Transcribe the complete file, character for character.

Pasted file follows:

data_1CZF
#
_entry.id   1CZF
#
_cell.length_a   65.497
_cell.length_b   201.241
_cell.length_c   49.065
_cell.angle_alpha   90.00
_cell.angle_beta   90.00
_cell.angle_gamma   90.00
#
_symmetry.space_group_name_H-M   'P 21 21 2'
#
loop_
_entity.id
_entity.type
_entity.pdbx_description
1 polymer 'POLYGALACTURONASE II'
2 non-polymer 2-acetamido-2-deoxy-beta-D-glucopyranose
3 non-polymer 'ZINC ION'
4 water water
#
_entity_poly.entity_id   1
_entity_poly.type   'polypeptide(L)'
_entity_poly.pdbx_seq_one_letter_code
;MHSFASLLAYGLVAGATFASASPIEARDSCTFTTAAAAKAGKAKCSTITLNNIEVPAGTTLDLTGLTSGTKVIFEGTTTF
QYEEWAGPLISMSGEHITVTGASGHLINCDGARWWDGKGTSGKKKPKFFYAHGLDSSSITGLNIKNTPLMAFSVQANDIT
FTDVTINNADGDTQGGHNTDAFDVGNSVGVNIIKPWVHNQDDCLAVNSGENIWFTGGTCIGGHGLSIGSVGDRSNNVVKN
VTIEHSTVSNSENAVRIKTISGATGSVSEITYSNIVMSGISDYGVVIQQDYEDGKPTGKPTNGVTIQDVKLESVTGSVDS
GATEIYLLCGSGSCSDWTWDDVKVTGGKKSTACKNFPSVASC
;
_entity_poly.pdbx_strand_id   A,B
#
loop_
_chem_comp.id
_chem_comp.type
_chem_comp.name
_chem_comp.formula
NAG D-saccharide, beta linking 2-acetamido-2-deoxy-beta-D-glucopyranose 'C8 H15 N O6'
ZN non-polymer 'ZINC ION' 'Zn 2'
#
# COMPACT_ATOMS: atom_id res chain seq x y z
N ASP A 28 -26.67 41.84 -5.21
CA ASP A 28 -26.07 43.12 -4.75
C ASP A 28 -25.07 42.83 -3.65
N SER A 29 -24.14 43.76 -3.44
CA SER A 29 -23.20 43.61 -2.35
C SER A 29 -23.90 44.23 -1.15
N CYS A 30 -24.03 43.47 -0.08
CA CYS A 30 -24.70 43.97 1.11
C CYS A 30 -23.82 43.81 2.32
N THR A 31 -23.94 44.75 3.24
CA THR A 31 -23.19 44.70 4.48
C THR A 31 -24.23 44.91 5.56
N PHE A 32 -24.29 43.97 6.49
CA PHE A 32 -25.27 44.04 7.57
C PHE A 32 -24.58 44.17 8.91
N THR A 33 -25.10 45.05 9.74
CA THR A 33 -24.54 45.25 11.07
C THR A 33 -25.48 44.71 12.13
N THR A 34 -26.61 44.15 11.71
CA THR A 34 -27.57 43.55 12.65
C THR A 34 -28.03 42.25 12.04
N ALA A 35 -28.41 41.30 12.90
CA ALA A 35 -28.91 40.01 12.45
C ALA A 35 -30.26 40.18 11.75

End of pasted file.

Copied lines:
data_1CZF
#
_entry.id   1CZF
#
_cell.length_a   65.497
_cell.length_b   201.241
_cell.length_c   49.065
_cell.angle_alpha   90.00
_cell.angle_beta   90.00
_cell.angle_gamma   90.00
#
_symmetry.space_group_name_H-M   'P 21 21 2'
#
loop_
_entity.id
_entity.type
_entity.pdbx_description
1 polymer 'POLYGALACTURONASE II'
2 non-polymer 2-acetamido-2-deoxy-beta-D-glucopyranose
3 non-polymer 'ZINC ION'
4 water water
#
_entity_poly.entity_id   1
_entity_poly.type   'polypeptide(L)'
_entity_poly.pdbx_seq_one_letter_code
;MHSFASLLAYGLVAGATFASASPIEARDSCTFTTAAAAKAGKAKCSTITLNNIEVPAGTTLDLTGLTSGTKVIFEGTTTF
QYEEWAGPLISMSGEHITVTGASGHLINCDGARWWDGKGTSGKKKPKFFYAHGLDSSSITGLNIKNTPLMAFSVQANDIT
FTDVTINNADGDTQGGHNTDAFDVGNSVGVNIIKPWVHNQDDCLAVNSGENIWFTGGTCIGGHGLSIGSVGDRSNNVVKN
VTIEHSTVSNSENAVRIKTISGATGSVSEITYSNIVMSGISDYGVVIQQDYEDGKPTGKPTNGVTIQDVKLESVTGSVDS
GATEIYLLCGSGSCSDWTWDDVKVTGGKKSTACKNFPSVASC
;
_entity_poly.pdbx_strand_id   A,B
#
loop_
_chem_comp.id
_chem_comp.type
_chem_comp.name
_chem_comp.formula
NAG D-saccharide, beta linking 2-acetamido-2-deoxy-beta-D-glucopyranose 'C8 H15 N O6'
ZN non-polymer 'ZINC ION' 'Zn 2'
#
# COMPACT_ATOMS: atom_id res chain seq x y z
N ASP A 28 -26.67 41.84 -5.21
CA ASP A 28 -26.07 43.12 -4.75
C ASP A 28 -25.07 42.83 -3.65
N SER A 29 -24.14 43.76 -3.44
CA SER A 29 -23.20 43.61 -2.35
C SER A 29 -23.90 44.23 -1.15
N CYS A 30 -24.03 43.47 -0.08
CA CYS A 30 -24.70 43.97 1.11
C CYS A 30 -23.82 43.81 2.32
N THR A 31 -23.94 44.75 3.24
CA THR A 31 -23.19 44.70 4.48
C THR A 31 -24.23 44.91 5.56
N PHE A 32 -24.29 43.97 6.49
CA PHE A 32 -25.27 44.04 7.57
C PHE A 32 -24.58 44.17 8.91
N THR A 33 -25.10 45.05 9.74
CA THR A 33 -24.54 45.25 11.07
C THR A 33 -25.48 44.71 12.13
N THR A 34 -26.61 44.15 11.71
CA THR A 34 -27.57 43.55 12.65
C THR A 34 -28.03 42.25 12.04
N ALA A 35 -28.41 41.30 12.90
CA ALA A 35 -28.91 40.01 12.45
C ALA A 35 -30.26 40.18 11.75